By Mariam Ibrahim, Edmonton Journal
Monday’s throne speech promised action on the province’s climate change framework, but opposition critics said Albertans have already been waiting years for a definitive environmental strategy from the government.The speech pledged action on a new tailings pond framework and continued work on the climate change plan, which will be released before the end of the year.The province has admitted the existing 2008 strategy will fall short of its goal to cut emissions by 50 megatonnes by 2020.Alberta auditor general Merwan Saher recently lambasted the government for failing to publish a single public document detailing the plan’s progress.Liberal critic Laurie Blakeman said the speech “continued to put the environment after everything else.”
While critics welcomed a reference to ending youth homelessness in Monday’s throne speech, they said the government has turned its back on impoverished Albertans.NDP Leader Rachel Notley noted that Monday’s speech included “not a word about reducing poverty,” despite the fact the Progressive Conservatives were elected in 2012 after promising to address the issue.“Instead of saying let the poor eat cake, it’s basically let the poor eat nothing,” said Bill Moore-Kilgannon, executive director of Public Interest Alberta.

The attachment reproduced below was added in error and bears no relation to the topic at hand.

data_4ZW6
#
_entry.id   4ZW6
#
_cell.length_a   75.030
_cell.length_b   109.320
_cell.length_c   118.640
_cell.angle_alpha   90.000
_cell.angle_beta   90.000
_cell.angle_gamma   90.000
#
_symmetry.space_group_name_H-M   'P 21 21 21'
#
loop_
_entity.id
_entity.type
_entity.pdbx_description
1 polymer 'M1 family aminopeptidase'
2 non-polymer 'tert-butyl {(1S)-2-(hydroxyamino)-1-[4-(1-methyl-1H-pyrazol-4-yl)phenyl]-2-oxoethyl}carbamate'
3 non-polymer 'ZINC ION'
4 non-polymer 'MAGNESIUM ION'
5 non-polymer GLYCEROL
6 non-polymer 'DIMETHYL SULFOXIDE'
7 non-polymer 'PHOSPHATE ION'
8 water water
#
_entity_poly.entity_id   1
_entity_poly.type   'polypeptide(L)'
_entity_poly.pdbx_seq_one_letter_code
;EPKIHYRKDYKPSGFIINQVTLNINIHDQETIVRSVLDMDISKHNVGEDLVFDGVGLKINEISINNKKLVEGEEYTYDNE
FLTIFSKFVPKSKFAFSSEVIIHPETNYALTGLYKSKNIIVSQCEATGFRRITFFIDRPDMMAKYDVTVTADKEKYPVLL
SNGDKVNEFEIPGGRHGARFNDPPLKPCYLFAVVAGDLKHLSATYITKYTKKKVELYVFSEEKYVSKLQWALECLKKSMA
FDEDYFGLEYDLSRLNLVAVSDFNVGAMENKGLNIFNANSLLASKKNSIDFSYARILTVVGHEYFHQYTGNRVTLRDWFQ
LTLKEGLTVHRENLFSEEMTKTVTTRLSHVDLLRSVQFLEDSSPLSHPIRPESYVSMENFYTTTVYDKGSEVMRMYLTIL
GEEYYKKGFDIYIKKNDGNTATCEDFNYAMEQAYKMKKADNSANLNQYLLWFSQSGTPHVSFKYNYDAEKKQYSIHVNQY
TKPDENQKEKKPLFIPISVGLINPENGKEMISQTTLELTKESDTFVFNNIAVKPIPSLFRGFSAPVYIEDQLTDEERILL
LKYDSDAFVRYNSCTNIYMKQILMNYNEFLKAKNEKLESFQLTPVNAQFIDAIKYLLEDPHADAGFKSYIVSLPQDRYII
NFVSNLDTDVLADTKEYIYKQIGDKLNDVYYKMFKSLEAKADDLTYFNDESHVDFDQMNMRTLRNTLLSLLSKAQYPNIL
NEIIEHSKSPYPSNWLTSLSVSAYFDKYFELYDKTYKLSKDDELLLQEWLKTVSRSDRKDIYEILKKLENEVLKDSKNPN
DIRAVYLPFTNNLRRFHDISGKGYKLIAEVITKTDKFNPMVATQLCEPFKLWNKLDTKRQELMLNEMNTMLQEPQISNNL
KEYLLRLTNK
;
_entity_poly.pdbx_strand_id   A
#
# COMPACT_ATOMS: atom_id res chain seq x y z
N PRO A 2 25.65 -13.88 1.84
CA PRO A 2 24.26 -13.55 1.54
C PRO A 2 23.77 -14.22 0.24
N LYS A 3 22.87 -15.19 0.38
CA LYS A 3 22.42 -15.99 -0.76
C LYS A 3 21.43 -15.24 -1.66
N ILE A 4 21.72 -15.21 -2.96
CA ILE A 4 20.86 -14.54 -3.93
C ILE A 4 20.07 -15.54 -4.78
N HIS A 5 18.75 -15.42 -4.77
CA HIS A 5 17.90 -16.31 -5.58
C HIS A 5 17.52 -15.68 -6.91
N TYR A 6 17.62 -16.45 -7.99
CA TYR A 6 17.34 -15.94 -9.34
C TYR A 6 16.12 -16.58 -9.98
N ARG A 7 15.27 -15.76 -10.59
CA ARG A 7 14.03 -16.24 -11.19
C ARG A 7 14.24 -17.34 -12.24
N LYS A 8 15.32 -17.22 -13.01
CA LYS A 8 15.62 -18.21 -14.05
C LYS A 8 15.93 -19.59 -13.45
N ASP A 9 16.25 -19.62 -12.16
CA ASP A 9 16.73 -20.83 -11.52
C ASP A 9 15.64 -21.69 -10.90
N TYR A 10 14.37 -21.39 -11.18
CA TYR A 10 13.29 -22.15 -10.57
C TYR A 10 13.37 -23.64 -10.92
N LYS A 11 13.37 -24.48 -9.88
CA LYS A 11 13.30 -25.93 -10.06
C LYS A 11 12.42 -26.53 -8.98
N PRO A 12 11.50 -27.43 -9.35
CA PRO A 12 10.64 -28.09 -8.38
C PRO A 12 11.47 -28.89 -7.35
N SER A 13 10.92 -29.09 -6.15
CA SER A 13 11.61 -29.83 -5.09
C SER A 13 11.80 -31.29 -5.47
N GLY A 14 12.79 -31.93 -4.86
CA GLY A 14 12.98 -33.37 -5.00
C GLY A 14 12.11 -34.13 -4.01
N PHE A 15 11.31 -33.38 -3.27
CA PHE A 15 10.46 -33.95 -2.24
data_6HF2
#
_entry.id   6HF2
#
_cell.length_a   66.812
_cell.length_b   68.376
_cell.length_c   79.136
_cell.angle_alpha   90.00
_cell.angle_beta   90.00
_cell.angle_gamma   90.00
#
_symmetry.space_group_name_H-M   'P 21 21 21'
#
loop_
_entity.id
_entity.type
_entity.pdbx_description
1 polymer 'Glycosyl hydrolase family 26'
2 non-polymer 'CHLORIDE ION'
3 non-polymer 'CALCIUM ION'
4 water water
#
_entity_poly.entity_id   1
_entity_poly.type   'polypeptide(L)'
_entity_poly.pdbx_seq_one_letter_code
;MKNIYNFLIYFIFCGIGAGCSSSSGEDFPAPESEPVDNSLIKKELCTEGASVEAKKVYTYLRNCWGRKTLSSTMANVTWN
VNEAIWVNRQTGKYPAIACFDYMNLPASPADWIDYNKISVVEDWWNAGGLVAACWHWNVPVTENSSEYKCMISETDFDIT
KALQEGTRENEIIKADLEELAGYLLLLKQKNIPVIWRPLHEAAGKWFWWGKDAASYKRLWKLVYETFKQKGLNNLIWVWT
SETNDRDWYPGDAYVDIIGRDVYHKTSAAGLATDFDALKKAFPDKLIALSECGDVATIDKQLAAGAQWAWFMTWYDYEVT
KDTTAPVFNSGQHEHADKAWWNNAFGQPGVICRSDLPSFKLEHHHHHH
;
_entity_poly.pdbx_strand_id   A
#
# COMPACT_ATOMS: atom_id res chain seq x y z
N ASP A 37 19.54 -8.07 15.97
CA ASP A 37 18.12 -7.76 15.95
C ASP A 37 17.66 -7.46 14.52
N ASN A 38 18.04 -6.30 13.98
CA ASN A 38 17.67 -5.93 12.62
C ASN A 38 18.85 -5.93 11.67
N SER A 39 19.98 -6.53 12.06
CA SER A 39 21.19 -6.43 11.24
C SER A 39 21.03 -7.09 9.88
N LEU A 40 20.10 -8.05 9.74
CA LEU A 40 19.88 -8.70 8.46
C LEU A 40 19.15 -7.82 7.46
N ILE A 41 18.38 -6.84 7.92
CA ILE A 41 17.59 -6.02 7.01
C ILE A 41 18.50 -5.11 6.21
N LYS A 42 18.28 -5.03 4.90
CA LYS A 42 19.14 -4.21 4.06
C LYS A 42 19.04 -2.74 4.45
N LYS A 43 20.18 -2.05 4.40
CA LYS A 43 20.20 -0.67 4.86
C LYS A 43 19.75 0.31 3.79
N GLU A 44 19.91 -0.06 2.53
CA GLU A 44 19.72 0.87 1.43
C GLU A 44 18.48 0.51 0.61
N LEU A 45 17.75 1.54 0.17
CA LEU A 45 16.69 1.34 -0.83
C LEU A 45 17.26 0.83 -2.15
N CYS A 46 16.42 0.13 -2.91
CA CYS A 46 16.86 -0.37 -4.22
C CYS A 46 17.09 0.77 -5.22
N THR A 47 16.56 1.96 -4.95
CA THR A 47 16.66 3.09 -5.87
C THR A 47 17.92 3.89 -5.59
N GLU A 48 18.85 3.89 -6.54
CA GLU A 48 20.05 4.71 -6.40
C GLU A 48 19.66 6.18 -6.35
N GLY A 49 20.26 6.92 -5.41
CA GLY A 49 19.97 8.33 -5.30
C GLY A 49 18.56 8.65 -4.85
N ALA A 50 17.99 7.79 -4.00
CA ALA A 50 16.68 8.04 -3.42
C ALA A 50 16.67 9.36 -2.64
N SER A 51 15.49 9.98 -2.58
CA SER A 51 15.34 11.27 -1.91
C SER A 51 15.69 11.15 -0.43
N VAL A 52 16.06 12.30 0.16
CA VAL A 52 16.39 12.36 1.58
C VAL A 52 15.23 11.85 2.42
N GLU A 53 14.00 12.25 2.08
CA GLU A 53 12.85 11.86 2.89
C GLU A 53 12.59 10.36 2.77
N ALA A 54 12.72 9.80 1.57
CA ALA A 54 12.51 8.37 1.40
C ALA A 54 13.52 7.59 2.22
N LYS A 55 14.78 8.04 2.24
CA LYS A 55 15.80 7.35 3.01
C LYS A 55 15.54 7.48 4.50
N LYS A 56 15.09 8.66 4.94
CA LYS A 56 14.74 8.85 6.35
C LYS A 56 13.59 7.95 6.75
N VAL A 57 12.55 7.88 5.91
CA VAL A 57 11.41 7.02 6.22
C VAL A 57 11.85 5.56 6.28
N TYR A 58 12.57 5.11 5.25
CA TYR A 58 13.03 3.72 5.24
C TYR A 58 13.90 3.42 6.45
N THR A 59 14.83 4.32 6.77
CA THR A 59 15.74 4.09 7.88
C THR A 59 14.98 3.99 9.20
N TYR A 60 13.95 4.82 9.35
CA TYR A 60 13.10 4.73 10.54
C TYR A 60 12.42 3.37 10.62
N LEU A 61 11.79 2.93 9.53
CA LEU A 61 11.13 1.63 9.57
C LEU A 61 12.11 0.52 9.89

The throne speech included heavy emphasis on increasing Alberta’s international market access, with a focus on the Asia-Pacific region. Prentice promised to lobby Ottawa for enhanced transportation infrastructure within Canada and pledged to continue working in tandem with B.C. and Saskatchewan on accessing tidewater.
The speech also noted the province will work with employers, municipalities and Ottawa on labour strategies that provide solutions for the Alberta job market. The Alberta Federation of Labour noted the speech made no reference to consulting with workers on a solution.© Copyright (c) The Edmonton JournalRead the article on the Edmonton Journal website